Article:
Remarks by Arturo S. Rodriguez, President
United Farm Workers of America
Honoring Maria Isabel Vasquez Jimenez
June 4, 2008—state Capitol, Sacramento
How much is the life of a farm worker worth? Is it less than the life of any other human being?
The death of Maria Isabel Vasquez Jimenez are hard to accept because they didn’t need to happen.
If the labor contractor or grower had provided accessible water and shade;
If the labor contractor or grower had provided paid work breaks when workers felt the affects of the heat;
If the labor contractor or grower had put in place a safety plan—educating foremen and workers about heat illness and when to summon emergency medical help;
If the labor contractor or grower had called 911 immediately after Maria Isabel was stricken instead of letting nearly two precious hours pass before she received medical care;
If the labor contractor and grower had not ignored many of the same legal protections for which citations and fines were issued in 2006 for violating the heat regulation;
If the state had been able to enforce the laws on the books…
Then Maria Isabel might still be alive today.
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Maria Isabel dedicated herself to helping her family. She earned the love of her mother, her brothers and sisters and other relatives, and of the man she loved.
Maria Isabel’s life was worth a lot—and she deserved a lot better treatment than she received at the hands of the labor contractor and the grower.
So this pilgrimage honoring Maria Isabel and the other workers whose lives have needlessly been lost is first and foremost a reminder to the governor, to the Legislature and to the public that farm workers like Maria Isabel are not agricultural implements to be used and discarded. They are important human beings: Important to their loved ones; important because of the work they perform feeding all of us; and important in the eyes of God.
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This pilgrimage is also about what the governor and the Legislature can do to prevent the needless deaths of more farm workers like Maria Isabel.
More enforcement of the heat regulation or the other good laws protecting farm workers isn’t the answer.
The Sacramento Bee reported in 2007 that 36 percent of employers inspected by Cal-OSHA were not complying with the heat regulation. Another story in the Bee last month showed more than half of the employers had no safety plan—the kind of plan that might have saved Maria Isabel’s life.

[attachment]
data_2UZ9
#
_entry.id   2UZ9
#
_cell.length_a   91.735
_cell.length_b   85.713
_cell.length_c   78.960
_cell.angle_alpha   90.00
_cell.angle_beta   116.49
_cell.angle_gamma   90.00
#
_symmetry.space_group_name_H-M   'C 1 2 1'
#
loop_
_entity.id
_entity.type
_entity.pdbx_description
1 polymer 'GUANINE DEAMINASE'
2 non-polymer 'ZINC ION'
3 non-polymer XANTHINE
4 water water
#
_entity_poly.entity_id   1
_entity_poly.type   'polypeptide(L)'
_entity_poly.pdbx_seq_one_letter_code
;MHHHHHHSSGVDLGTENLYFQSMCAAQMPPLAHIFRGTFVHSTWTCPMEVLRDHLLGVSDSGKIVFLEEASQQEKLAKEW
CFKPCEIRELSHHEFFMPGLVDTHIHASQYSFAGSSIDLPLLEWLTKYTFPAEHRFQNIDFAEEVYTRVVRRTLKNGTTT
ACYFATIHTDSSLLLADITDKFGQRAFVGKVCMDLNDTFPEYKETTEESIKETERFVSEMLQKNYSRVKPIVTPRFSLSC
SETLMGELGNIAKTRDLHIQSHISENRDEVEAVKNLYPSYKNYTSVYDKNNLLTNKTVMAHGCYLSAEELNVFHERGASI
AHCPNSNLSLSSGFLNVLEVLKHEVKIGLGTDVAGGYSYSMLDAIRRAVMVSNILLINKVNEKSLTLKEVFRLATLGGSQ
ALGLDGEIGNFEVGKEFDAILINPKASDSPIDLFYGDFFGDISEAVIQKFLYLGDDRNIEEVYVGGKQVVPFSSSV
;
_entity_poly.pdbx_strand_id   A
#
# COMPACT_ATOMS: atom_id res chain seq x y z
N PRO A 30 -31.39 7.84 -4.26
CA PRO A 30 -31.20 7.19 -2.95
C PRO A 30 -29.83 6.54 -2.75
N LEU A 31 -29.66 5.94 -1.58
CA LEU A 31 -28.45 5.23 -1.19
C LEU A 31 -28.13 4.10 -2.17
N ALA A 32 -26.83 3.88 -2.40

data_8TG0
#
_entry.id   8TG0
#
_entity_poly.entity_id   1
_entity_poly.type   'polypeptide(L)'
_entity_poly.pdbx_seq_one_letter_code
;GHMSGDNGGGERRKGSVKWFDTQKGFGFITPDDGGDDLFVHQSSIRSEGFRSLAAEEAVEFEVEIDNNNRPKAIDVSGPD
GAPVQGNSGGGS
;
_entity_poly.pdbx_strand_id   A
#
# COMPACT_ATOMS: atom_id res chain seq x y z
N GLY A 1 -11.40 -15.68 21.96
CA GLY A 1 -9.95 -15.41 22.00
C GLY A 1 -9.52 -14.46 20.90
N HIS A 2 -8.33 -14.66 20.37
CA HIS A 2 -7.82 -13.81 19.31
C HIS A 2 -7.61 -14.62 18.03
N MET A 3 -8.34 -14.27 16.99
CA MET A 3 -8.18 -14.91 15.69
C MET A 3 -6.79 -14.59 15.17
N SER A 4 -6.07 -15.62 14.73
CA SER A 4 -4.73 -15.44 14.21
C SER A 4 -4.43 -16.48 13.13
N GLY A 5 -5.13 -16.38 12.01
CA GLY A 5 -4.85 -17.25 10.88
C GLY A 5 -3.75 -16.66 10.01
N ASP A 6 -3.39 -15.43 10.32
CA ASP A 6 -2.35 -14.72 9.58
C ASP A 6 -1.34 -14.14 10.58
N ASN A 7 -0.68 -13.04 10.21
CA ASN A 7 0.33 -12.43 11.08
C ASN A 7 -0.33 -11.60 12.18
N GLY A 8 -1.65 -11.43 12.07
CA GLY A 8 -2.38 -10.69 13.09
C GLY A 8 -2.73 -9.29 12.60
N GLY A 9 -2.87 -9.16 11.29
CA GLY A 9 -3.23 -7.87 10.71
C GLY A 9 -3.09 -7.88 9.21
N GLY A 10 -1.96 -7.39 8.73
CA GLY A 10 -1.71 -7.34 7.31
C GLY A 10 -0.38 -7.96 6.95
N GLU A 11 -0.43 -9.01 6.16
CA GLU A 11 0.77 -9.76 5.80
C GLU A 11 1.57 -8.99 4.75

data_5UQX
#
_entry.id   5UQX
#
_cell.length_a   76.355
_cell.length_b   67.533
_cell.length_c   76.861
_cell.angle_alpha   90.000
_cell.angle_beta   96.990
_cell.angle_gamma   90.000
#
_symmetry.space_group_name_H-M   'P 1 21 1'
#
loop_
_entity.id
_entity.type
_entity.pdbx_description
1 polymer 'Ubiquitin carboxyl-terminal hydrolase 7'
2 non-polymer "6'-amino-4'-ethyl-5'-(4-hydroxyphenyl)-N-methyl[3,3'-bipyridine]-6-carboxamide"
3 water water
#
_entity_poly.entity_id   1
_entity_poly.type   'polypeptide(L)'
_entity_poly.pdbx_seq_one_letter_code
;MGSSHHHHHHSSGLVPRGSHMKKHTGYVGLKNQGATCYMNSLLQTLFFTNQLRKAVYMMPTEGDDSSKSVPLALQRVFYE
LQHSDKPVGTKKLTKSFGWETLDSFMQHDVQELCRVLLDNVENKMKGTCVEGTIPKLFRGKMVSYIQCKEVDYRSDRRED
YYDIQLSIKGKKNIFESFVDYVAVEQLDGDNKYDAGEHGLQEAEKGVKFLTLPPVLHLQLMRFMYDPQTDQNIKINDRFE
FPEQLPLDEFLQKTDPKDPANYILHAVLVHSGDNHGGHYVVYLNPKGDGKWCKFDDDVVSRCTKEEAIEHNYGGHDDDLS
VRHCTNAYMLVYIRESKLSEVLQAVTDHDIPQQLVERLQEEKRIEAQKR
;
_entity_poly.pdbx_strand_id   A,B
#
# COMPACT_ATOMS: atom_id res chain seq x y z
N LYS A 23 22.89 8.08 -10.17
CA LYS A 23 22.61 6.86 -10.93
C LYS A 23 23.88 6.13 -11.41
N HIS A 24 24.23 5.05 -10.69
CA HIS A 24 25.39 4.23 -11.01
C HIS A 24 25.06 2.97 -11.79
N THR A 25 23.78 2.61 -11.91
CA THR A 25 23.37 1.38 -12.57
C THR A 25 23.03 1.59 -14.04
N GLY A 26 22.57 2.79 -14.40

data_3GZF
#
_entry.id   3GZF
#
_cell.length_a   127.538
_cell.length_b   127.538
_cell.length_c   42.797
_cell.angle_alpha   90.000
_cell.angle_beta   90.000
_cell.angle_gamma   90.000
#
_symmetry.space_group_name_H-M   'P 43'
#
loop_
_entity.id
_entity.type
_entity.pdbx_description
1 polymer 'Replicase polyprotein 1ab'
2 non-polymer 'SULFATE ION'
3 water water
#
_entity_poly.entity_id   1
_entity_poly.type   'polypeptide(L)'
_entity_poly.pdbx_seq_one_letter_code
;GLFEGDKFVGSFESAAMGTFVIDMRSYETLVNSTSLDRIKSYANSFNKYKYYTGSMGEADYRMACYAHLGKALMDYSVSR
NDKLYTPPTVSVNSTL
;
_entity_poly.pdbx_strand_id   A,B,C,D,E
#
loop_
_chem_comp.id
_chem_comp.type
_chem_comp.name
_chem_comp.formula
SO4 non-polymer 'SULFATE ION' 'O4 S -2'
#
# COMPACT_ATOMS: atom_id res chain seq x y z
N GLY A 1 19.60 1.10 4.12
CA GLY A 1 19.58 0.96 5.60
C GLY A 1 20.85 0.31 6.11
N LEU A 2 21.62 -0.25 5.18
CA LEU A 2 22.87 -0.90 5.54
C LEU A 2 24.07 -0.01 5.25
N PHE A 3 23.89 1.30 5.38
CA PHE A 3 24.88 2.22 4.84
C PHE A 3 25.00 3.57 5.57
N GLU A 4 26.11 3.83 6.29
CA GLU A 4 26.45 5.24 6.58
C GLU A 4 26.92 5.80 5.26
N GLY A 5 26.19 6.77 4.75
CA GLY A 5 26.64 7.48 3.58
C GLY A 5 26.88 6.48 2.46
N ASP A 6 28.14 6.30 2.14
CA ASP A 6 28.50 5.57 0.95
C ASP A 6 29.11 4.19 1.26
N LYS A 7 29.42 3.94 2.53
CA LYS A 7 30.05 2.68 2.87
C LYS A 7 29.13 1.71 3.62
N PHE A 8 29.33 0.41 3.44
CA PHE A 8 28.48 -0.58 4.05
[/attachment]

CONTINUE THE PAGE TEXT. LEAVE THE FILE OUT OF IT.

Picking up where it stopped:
We all know that even a just law is only a piece of paper unless it can be enforced.
We know there are 600,000 farm workers toiling on 80,000 farms, frequently moving from place to place and victimized by a corrupt farm labor contractor system that shields the wealthy from responsibility.
There has never been adequate enforcement of laws protecting farm workers, under either Democratic or Republican administrations.
This governor issued the heat regulation in 2005, after three previous governors refused to act. Yet Governor Schwarzenegger is well aware of the limits of government. One of those limits is that even legal protections issued by a well-meaning governor mean little if we cannot give farm workers a way to use our good laws to protect themselves.
Our union has always believed that given the chance, farm workers could solve their own problems by organizing themselves and winning UFW contracts.
Where farm workers are protected by union contracts, the laws are honored.
And when growers know it is easier for farm workers to organize and bring in the union, employers are much more careful about obeying the law because they don’t want to give the union an advantage.
So the answer, sisters and brothers, is self-help—making it easier for farm workers to organize so the laws on the books are the laws in the fields. Then more important human beings like Maria Isabel won’t have to die.
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